When you’re dealing with the ornery customer, you have to deal with the emotions.  But if we keep an open mind about the possible solutions for the situation, maybe that emotion won’t dominate our reaction.  Maybe we can more quickly close the conversation and move to the next step.

Keep an open mind with the ornery customer.

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Apply These Values for Great Customer Service – 12/6/22

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One of the industries where we do a lot of our work is local government.  These CSS clients are not necessarily selling a product or having the number of competitors that a lot of our private industry clients and our sports clients face.  But they need to deliver a great customer experience.  They need to excel at customer service.  They need to have core values that everybody can live.

The core values of a local government entity can often tie-in really nicely with any type of business.  Think about these example core values and how they can apply to your organization:

Trustworthy.  Can your customers trust what you’re saying?  Have the expectations you’ve set in the past been met by reality?  Or have the promises of sales not been able to be delivered by operations and customer service?  Make sure your operations can deliver on what is promised.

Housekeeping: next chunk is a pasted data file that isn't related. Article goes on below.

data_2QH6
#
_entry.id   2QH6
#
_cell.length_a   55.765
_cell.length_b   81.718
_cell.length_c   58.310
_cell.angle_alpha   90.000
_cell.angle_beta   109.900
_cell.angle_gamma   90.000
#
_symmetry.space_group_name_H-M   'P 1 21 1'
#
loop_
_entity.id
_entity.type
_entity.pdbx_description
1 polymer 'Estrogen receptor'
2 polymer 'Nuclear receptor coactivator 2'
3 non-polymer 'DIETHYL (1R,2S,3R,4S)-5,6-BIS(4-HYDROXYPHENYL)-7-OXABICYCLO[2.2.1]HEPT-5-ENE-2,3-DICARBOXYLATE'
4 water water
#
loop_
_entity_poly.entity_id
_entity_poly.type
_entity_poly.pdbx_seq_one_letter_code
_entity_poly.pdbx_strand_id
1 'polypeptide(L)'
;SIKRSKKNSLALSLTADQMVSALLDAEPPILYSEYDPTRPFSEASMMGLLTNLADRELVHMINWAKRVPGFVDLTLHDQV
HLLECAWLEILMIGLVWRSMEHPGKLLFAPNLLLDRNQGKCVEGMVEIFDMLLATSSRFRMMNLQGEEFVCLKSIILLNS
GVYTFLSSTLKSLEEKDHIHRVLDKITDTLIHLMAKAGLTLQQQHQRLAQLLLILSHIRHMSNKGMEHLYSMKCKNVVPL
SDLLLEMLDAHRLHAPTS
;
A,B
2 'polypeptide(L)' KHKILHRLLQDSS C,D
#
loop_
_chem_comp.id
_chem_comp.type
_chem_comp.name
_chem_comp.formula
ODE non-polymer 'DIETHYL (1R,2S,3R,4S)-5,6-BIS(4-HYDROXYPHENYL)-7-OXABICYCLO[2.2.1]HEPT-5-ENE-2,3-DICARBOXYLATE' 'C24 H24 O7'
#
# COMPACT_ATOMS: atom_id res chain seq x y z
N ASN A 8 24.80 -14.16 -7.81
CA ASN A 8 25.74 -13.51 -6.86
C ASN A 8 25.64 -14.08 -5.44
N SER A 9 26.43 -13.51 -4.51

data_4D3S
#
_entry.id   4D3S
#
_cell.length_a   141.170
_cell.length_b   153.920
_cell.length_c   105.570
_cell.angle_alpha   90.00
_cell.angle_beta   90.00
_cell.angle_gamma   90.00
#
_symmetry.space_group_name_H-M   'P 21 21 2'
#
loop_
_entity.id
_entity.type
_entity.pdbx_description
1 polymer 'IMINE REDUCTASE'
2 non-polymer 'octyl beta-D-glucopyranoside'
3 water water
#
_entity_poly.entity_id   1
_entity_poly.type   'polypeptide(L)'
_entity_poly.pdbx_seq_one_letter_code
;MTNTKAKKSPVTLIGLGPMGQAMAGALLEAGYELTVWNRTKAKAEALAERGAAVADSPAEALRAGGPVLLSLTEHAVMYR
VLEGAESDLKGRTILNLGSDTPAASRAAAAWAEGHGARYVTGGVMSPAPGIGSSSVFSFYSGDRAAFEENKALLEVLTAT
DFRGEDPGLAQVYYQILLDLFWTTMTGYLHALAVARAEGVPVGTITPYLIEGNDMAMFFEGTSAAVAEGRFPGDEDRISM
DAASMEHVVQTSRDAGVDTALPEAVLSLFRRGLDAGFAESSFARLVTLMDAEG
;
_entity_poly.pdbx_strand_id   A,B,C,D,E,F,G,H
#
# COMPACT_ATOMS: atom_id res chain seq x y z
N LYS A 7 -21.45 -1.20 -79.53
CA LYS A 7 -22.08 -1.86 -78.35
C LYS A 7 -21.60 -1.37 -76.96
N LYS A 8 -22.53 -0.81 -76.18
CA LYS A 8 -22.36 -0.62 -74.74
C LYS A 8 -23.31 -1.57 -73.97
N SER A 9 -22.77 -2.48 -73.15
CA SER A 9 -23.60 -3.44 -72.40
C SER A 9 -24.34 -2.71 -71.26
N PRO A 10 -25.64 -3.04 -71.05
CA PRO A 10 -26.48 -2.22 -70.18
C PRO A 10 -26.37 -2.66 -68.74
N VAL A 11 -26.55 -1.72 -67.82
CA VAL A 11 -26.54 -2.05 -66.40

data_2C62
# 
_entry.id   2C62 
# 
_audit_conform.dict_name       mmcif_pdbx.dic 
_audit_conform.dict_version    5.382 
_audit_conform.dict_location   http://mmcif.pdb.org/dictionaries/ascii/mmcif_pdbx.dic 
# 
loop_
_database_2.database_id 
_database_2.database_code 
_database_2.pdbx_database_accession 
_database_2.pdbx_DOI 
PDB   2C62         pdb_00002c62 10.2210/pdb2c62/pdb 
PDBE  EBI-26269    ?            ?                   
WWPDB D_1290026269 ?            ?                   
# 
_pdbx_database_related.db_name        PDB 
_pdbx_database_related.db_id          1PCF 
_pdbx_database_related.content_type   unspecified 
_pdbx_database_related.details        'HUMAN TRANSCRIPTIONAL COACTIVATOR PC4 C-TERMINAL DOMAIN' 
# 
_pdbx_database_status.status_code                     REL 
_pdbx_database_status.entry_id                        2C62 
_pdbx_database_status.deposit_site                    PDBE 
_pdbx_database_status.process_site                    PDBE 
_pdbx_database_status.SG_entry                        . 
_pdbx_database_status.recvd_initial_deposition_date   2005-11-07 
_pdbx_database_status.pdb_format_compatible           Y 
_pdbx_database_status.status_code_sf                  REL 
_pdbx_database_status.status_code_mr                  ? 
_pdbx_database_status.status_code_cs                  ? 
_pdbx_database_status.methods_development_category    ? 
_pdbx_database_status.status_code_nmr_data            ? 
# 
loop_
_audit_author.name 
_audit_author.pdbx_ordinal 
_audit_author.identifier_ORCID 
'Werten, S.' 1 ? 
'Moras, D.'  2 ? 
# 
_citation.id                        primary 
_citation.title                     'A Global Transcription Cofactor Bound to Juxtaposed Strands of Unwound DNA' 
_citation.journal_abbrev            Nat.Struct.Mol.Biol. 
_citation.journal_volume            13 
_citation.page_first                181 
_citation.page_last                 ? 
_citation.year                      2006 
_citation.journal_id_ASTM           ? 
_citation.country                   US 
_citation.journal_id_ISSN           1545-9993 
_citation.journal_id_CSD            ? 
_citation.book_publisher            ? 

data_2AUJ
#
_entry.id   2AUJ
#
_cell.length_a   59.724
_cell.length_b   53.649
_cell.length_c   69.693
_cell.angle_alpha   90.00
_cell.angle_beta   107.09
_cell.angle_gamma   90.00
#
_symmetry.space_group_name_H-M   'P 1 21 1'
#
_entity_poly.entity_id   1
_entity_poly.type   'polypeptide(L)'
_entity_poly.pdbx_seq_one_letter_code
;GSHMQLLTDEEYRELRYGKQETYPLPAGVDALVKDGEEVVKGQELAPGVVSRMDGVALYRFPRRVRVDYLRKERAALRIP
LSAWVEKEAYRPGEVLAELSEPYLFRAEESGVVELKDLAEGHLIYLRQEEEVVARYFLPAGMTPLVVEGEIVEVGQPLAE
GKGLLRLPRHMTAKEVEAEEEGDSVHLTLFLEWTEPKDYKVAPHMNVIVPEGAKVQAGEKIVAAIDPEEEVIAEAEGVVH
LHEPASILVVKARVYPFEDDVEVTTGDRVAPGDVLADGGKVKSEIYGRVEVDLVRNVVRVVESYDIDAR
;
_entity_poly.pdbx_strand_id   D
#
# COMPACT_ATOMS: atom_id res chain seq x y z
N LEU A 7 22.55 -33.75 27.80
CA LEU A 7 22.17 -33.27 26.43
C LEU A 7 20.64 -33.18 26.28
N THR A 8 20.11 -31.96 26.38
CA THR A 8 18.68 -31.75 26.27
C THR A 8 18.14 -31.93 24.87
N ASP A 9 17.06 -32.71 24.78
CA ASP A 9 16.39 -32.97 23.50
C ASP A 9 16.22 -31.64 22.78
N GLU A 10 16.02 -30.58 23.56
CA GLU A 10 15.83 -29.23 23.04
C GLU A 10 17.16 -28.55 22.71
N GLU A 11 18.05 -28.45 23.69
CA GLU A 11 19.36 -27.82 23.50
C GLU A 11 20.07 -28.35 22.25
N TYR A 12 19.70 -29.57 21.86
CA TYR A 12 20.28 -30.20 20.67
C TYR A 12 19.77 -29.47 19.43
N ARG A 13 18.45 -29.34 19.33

Clear. Sometimes confusion can lead to complaints.  Because where there’s confusion, customers and employees can more easily do something wrong or miss a step.  Where there is lack of clarity, sometimes two people can have very different expectations.  Are your communications clear – simple, specific, repeated, and documented?

Timely.  This is a nebulous word when it comes to customer service.  What one person thinks is timely may not be the same as another.  So, it’s important to define timely expectations for the customer, or ask what their definition of timeliness is, and – if unrealistic – redefine that to a reasonable expectation.

Open. Since local governments are typically funded by tax dollars and fees, transparency and openness are an expectation.  So, when you think about your business, is there information that is hidden from the customer because of fear of the reaction or how it might affect their decision?  Has that hiding of information – or at least not sharing of information – ever come back to bite the company in the end?  Make sure we’re open up front, so the customer doesn’t get the unnecessary surprise on the back end.